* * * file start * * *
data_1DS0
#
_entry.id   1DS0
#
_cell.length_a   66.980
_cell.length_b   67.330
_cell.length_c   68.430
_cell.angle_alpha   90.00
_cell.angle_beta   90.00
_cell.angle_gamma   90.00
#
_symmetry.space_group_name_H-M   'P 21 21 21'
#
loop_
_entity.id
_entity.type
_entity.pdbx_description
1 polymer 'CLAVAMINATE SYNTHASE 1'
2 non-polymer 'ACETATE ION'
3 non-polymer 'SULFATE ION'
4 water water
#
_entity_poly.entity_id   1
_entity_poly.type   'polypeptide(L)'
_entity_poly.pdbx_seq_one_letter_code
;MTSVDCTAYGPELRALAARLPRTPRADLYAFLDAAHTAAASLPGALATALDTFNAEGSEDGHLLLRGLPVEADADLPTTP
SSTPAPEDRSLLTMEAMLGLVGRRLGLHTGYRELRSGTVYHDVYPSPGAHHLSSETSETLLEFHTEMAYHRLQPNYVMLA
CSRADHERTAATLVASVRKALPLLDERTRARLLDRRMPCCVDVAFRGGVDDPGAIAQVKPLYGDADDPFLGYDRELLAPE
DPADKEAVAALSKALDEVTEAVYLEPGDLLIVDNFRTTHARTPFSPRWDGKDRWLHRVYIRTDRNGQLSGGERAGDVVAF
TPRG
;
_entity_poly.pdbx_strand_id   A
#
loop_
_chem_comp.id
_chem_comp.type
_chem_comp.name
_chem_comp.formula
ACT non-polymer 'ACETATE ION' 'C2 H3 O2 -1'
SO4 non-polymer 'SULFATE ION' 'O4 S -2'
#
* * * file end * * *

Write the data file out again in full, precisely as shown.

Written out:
data_1DS0
#
_entry.id   1DS0
#
_cell.length_a   66.980
_cell.length_b   67.330
_cell.length_c   68.430
_cell.angle_alpha   90.00
_cell.angle_beta   90.00
_cell.angle_gamma   90.00
#
_symmetry.space_group_name_H-M   'P 21 21 21'
#
loop_
_entity.id
_entity.type
_entity.pdbx_description
1 polymer 'CLAVAMINATE SYNTHASE 1'
2 non-polymer 'ACETATE ION'
3 non-polymer 'SULFATE ION'
4 water water
#
_entity_poly.entity_id   1
_entity_poly.type   'polypeptide(L)'
_entity_poly.pdbx_seq_one_letter_code
;MTSVDCTAYGPELRALAARLPRTPRADLYAFLDAAHTAAASLPGALATALDTFNAEGSEDGHLLLRGLPVEADADLPTTP
SSTPAPEDRSLLTMEAMLGLVGRRLGLHTGYRELRSGTVYHDVYPSPGAHHLSSETSETLLEFHTEMAYHRLQPNYVMLA
CSRADHERTAATLVASVRKALPLLDERTRARLLDRRMPCCVDVAFRGGVDDPGAIAQVKPLYGDADDPFLGYDRELLAPE
DPADKEAVAALSKALDEVTEAVYLEPGDLLIVDNFRTTHARTPFSPRWDGKDRWLHRVYIRTDRNGQLSGGERAGDVVAF
TPRG
;
_entity_poly.pdbx_strand_id   A
#
loop_
_chem_comp.id
_chem_comp.type
_chem_comp.name
_chem_comp.formula
ACT non-polymer 'ACETATE ION' 'C2 H3 O2 -1'
SO4 non-polymer 'SULFATE ION' 'O4 S -2'
#